Wednesday, October 04, 2006

Redstone goes to Moab Day I

Last weekend, I drove to Moab, UT, to hook up with Dave Turner of Turner Bikes fame. This year, he opted to not display at the floor show of Interbike. Instead, he hit the first two days of Dirt Demo, then took his fleet of new '07 demo bikes on the road. Heading NE from Las Vegas, Turner (DT) stopped for a couple of days at Gooseberry Mesa, then it was on to Moab. I looked forward to riding with DT, seeing some of the new '07 stuff out on the trail, and meeting several other Turner afficianados from around the country.

I left Friday after the dayjob for what was one of the most gorgeous drives across I70 that I've done. I made it thru the central mountains while it was still daylight. Seeing the sun setting amongst the Aspen was breathtaking, even thru the windsheild of the Jeep. I got to Moab in decent time. I had originally planned to camp off the CO River about 1 mile from the Main St intersection, but that cg was full. Instead, I drove up Sand Flats Rd and camped near the Slickrock Trail. Life was good. I had some leftover energy from the Red Bull and coffee that I was drinking (seperately), so I stretched out on the picnic table to look at the stars. So clear you could see it all.

Off to sleep that night for an early rise. The sun wasn't even up on the mesa yet. The LaSals still looked sleepy. We met the shuttle folks from Coyote Shuttle down in town at 9am. They roll in style.That is a shitload of Turners (and 3 Mavericks). That was a long shuttle ride, too. That bike haulin off roadin' bus does not move swiftly or fast. After 1.5 hours, we made it to Warner Lake way up in the La Sals. We climbed thru a small aspen stand, and then maybe 500' vertical before we reached our high altitude of the day. From there, Hazard County lay before us immediately in the meadow, then the desert and canyonlands surrounding Moab. It was quite a site.Hazard County was a hoot. It was more like a foothills trail than anything in Moab. It zipped back and forth through 5-6' tall scrub oak for what seemed like a long time. We bottomed out on Hazard County at the Kokopelli Trail. After a bit descending the swooping jeep road, we ducked onto LPS, which is now signed, legal, and officially open. This is the only picture I got of LPS. It's a bad shot, but gives an idea of the steepness of it. I cleaned it all but the Upper Body Bag section. 2 did ride it though. After Upper Body Bag, it was still insanely steep, but relatively smooth, shown in this pic.
Shortly after this section, we dipped thru some fun rocks and drops and narrow Moab singletrack. We popped out at the viewpoint on Porcupine Rim, the one at the top of the first climb. The one with the views of Castle Valley..It was getting good now. After about an hour (big group and a couple of stops mind you) of descending, we were at the top of Porcupine Rim. That meant that we had another 18 miles downill to town left to travel.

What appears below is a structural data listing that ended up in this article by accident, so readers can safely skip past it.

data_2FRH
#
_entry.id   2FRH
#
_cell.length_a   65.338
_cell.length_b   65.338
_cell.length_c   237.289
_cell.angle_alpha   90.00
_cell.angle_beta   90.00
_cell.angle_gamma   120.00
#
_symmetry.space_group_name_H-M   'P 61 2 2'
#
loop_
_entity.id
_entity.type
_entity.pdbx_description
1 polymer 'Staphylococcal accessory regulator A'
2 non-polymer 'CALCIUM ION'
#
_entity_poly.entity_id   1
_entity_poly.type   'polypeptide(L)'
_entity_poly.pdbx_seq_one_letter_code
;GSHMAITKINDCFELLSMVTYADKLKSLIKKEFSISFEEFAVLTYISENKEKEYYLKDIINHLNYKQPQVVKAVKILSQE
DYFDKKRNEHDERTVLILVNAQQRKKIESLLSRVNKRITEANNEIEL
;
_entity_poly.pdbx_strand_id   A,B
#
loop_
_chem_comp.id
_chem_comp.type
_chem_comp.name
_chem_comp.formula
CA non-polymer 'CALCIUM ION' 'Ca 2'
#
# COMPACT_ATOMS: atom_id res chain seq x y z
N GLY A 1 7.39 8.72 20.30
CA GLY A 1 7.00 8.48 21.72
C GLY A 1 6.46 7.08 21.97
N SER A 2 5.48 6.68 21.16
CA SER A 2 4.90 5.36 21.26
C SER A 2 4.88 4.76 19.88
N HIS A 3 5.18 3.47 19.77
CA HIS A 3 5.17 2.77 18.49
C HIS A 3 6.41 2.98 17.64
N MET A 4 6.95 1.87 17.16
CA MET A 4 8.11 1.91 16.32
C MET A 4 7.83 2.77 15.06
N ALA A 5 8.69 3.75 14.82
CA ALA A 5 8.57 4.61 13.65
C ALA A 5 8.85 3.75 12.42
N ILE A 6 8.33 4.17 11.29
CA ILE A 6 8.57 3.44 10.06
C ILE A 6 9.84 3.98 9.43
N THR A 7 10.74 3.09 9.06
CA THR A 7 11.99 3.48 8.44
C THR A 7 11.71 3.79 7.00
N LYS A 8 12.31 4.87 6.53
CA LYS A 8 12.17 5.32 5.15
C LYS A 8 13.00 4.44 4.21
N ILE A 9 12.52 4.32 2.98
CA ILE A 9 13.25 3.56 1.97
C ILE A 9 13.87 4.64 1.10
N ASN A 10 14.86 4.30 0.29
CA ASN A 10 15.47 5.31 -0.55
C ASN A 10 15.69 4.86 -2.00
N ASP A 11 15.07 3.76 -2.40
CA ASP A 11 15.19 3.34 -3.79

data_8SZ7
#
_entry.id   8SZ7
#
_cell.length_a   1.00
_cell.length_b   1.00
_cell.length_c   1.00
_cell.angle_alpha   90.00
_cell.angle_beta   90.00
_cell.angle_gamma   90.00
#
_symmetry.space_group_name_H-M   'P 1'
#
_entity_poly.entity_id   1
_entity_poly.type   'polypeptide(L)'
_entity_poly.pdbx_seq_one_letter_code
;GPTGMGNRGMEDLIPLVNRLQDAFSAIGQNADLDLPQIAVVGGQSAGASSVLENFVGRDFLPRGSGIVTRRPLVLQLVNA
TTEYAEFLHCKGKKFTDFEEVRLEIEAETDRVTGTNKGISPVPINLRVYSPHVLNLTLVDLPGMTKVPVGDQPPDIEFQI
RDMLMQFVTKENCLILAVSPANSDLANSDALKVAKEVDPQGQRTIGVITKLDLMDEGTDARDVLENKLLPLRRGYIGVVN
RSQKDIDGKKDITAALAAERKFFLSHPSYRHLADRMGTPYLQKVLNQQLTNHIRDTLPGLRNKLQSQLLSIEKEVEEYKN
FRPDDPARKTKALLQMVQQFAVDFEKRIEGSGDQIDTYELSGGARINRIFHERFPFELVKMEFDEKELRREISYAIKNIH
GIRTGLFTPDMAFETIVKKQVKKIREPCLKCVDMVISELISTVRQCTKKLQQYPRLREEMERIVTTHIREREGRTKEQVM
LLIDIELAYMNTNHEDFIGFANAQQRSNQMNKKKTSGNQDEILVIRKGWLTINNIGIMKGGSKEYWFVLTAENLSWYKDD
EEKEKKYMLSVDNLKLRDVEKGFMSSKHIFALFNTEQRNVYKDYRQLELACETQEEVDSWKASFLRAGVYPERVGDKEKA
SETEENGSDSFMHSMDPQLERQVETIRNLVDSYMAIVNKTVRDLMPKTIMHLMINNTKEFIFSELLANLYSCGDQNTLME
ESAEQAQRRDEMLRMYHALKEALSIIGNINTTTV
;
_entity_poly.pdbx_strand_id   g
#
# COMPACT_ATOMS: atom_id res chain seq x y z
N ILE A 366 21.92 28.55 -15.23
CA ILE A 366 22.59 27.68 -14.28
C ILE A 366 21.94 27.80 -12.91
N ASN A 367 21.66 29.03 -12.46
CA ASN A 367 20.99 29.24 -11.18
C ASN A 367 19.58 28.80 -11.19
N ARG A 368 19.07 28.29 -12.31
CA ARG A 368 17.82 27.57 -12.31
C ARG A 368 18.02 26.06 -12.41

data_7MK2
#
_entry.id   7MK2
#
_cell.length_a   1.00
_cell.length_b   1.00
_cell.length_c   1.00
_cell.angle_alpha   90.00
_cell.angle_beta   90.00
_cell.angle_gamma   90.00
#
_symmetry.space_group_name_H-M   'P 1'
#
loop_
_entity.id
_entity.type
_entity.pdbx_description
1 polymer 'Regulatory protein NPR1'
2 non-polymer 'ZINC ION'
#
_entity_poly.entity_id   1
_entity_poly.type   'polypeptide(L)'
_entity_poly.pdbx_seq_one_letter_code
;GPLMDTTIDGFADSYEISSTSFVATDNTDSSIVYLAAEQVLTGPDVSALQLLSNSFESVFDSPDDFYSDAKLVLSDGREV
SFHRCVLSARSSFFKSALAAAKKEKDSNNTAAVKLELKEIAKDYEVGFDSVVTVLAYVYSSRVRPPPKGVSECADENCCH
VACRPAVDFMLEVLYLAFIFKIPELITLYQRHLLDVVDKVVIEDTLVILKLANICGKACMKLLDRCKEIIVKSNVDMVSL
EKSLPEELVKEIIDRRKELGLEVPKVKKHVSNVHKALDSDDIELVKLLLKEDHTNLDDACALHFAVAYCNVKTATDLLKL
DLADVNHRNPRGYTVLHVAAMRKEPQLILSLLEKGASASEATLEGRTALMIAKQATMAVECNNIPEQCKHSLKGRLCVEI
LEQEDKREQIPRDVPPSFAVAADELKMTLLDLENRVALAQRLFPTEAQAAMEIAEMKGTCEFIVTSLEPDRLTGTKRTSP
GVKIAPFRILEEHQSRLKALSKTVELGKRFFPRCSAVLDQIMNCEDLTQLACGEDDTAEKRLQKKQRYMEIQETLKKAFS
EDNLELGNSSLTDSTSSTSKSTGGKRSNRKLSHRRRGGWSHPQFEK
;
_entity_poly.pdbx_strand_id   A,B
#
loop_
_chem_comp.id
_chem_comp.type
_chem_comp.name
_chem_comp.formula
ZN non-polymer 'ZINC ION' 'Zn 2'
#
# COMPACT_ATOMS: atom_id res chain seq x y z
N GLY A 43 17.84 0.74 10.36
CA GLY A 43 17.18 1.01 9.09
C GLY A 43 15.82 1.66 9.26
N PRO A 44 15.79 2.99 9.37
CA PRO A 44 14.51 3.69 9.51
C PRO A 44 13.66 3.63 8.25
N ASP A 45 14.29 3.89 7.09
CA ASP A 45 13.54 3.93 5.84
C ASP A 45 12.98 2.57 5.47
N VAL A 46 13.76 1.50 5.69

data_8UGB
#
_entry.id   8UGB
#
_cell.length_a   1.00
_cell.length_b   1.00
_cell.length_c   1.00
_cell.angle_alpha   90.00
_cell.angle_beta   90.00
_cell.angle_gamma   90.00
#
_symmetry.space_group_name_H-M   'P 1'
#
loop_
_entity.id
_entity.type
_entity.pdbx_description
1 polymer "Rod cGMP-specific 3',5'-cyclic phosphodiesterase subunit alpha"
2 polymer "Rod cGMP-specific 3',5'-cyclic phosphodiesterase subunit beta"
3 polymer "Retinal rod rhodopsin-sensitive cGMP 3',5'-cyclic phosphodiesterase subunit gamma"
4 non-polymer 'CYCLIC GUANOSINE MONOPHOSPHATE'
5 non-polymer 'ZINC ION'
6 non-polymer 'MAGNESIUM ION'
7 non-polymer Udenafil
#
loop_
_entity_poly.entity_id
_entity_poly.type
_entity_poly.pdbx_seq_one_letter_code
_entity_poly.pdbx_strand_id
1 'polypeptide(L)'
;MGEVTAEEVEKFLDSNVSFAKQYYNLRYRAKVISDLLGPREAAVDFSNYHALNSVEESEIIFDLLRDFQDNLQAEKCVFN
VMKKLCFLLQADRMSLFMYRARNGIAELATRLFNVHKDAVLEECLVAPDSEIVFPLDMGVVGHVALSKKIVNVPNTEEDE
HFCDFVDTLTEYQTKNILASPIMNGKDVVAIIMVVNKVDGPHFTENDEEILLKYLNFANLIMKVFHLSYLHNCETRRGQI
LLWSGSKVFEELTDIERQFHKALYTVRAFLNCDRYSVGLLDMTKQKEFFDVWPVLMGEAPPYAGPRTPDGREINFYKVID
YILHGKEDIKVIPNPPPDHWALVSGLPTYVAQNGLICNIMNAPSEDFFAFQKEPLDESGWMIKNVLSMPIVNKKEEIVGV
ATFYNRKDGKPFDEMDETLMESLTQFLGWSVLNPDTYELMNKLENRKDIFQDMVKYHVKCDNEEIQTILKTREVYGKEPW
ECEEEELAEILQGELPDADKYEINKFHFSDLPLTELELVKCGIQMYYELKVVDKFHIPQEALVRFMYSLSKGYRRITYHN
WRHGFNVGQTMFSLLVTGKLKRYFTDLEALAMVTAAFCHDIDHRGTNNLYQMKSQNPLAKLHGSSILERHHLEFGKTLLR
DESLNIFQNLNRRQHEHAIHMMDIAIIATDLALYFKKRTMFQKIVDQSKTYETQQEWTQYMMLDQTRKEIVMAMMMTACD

Did I mention that DT had brought some demo bikes? I got to take his new 29er, the Sultan out for the day. It did not dissapoint. It was beautiful enough that I had to stop and look at it again. I could not understand why that bike was so much fun to ride. It did everything amazingly well. The only beef I had whatsovever was steering quickness in really, really tight terrain. Luckily, that accounts for about 1% of terrain at Porcupine Rim. On the really rocky ledgy stuff, the Sultan was holding it's own 4" amongst a sea of 5, 6, and 7 inch bikes. MK and Grayson rock the ledges on 26ers.as does Techfiend

Porcupine Rim is truly a great ride. It's about the view as well as the ride. Both are hard to toprickArielSteveTscheezy
and AbbyIt was great to ride an amazing ride like Porcupine rim with such a talented crew. From then out, there was no more picture taking on Porcupine rim. Once we hit the singletrack at Jackass Canyon, I was more focused on flying those big wheels thru the tight rocky final descent to Hwy 128. Once back on the highway, those last 7 miles down seemed like nothing on the 29er. That is definitely the bike to own if your riding involves much time on the road. We gathered back up at the cars and took off for dinner. I grabbed a teriyaki bowl and drove back to camp back up by Slickrock.

Dinner was good.

Slickrock Bike Trail.

I did bring a light...

I have always wanted to see the sunset out on the Slickrock Trail.The show did not dissapoint. Brilliant would be an understatement. I quickly rode the couple mile practice loop and a short out and back on the Slickrock Trail. Also, words cannot describe the bizzare landscape so I won't try.


Turner Flux, Moab, UT. Life is good.

6 comments:

debaser said...

Excellent write up. I can feel the tug of the desert. Now tell me about Jacksons?

myl said...

Good riding with you, dude. I'm sure we'll meet on the trails again in the future.

Melis said...

I HATE YOU!

Schuman said...

I hate you too. I'm not sure if you knew, but while you were out stompin the red rocks, I was at home babysitting your daughter and mine while the moms went shopping. Takin one for the team. I think that deserves a free tune up or something.

Dug said...

Very nice. I've gotta meet you there some time. Of course, you'll have to bring a bike for me to ride...

Anonymous said...

you guys should really use porcupine shuttle co.